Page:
I am a straight hourly employee at 24 hours/week and I did ask for more money in the negotiation and I was clear that I really needed 30 hours a week if he was not going to increase the per hour rate to make things work out for me. He came up $ 1.50/hr and I asked for $6.50/hr. I partly took the job because I could start immediately and I really needed the income with the holidays and student loan repayment looming.

    The lack of holiday pay makes the issue more critical as I will also not get paid for Memorial day, Labor Day in addition to the current holidays. In the 4 weeks that I have been paid, I've averaged 22.8 hours/week and I have stayed longer that my 'hours' a couple of days to get to that. My major expenses are repaying my student loans and I have a child who will go to college next year (in-state, nothing fancy).

    I do not get any benefits except for 401k & malpractice, I get 4 weeks of PTO pro-rated to my hours which I think is fair. I was planning to take the 2 days that I work Christmas week off but now I am reconsidering as they would be unpaid. I can't take any PTO until I've been there 90 days.

    And while my feelings should not get in the way, I feel like I'm quite a bargain without health insurance and I'm already billing for exams and procedures that I implemented - that they didn't even really know about. Their primary care practice is new and I am helping to build it. The MD is a specialist but the rest of the office is primary care and urgent care. I will not do urgent care here, it's crazy busy and stressful. The office has 3 providers and 13 full time employees plus the MD and his wife.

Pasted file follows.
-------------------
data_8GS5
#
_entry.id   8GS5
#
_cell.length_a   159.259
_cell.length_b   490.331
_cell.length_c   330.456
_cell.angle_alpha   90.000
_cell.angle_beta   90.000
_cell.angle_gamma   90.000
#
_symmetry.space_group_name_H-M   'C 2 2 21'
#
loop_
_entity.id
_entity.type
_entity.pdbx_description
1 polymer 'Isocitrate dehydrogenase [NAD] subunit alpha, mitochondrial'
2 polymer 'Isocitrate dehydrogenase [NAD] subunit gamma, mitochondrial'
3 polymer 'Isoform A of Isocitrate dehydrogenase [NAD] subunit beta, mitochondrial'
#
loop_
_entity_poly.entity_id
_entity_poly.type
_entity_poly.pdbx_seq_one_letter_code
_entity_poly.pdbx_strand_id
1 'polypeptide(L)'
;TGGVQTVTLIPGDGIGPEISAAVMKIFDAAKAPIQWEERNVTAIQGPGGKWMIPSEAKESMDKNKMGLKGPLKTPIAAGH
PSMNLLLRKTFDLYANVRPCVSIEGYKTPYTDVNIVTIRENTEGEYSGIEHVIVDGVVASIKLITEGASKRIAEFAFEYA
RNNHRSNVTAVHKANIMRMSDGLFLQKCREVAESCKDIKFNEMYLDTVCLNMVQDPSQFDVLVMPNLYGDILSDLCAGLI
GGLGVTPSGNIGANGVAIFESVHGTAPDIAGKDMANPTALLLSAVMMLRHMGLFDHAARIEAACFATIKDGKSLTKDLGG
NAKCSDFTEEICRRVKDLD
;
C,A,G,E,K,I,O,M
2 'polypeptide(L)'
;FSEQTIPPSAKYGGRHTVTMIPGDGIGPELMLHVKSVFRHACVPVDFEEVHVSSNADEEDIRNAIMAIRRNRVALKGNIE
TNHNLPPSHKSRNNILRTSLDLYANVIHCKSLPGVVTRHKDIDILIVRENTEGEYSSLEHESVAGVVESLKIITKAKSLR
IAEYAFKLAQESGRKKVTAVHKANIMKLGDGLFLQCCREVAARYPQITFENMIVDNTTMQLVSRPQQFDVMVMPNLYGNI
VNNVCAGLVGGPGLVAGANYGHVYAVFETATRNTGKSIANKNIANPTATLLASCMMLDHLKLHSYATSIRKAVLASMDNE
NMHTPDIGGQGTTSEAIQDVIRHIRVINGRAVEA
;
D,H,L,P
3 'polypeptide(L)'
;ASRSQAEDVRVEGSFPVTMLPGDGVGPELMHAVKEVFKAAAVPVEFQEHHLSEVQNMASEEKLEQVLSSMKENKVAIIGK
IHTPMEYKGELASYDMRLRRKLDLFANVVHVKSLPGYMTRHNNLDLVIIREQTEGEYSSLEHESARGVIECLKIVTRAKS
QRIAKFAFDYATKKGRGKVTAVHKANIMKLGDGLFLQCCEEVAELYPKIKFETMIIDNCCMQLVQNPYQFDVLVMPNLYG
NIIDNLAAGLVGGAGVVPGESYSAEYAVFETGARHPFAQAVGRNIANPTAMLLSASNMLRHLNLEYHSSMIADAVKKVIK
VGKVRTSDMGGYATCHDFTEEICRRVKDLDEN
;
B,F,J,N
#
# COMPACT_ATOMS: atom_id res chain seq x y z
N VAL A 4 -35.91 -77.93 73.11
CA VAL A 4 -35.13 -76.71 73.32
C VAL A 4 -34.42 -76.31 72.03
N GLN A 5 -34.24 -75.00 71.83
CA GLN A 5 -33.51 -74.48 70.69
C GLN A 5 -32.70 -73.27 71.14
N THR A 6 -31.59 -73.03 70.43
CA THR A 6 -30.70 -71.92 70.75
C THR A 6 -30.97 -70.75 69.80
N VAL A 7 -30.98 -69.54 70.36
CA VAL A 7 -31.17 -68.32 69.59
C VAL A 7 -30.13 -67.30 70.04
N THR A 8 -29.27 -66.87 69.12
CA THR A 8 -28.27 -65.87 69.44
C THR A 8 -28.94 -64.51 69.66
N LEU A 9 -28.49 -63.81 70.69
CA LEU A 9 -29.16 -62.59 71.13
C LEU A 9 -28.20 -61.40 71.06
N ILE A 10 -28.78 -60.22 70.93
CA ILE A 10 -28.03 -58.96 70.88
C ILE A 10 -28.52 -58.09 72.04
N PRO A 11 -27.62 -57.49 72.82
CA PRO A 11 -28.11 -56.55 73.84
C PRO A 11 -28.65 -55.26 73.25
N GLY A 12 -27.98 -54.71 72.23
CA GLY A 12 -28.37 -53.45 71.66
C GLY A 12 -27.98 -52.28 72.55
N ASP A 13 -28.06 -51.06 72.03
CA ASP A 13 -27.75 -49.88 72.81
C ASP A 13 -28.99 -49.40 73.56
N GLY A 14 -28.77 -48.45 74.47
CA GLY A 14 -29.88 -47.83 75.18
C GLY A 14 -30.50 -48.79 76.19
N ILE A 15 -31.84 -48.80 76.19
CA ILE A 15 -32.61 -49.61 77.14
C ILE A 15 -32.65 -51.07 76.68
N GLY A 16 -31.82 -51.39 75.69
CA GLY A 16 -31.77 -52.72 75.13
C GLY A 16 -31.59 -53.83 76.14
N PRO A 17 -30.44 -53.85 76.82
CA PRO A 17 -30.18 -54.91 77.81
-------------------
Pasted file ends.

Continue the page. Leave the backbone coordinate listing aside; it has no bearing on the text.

If I get the other offer I will definitely ask the current MD to match the offer. I would be happy to stay if the pay was more competitive.

    I have been very careful not to 'cost' my current employer anything, I haven't applied for DEA or asked for any reimbursement for credentialing, etc.
  7. by   mom2grace
    Quote from budpilot
    Follow your instincts and move on now within the probationary period (if there is one). You already recognize it will not work and sticking around to "see" if things get better is probably not the best thing to do if you just wind up leaving in a few months anyway. Cut your losses now, justify it with any future employer as "not the right fit" or "didn't meet employment needs" if you list them on your CV. Many people are often plagued with guilt to stick around and "wait" when they should just follow their instincts. Good luck!
    Thank you. I am definitely a trust your gut person but I needed the reminder. I insisted on shadowing for every position I interviewed with and that helped to eliminate a few.

    I'm not that concerned about my resume, I can pretty comfortably say that oncology is my passion. I have been a pretty long term employee in my previous life and I don't expect to change again for at least 5 years but you never know.
  8. by   mom2grace
    My contract just states that I am an hourly employee and the rate. It does not specify the number of hours. I think the MD does want my practice to grow as it ultimately increases his income but I can see that it will grow much more slowly than I anticipated based on my conversations during the interview process.
  9. by   mom2grace
    Quote from Jules A
    I would also recommend knowing the nuances of the contract before you accept this time around.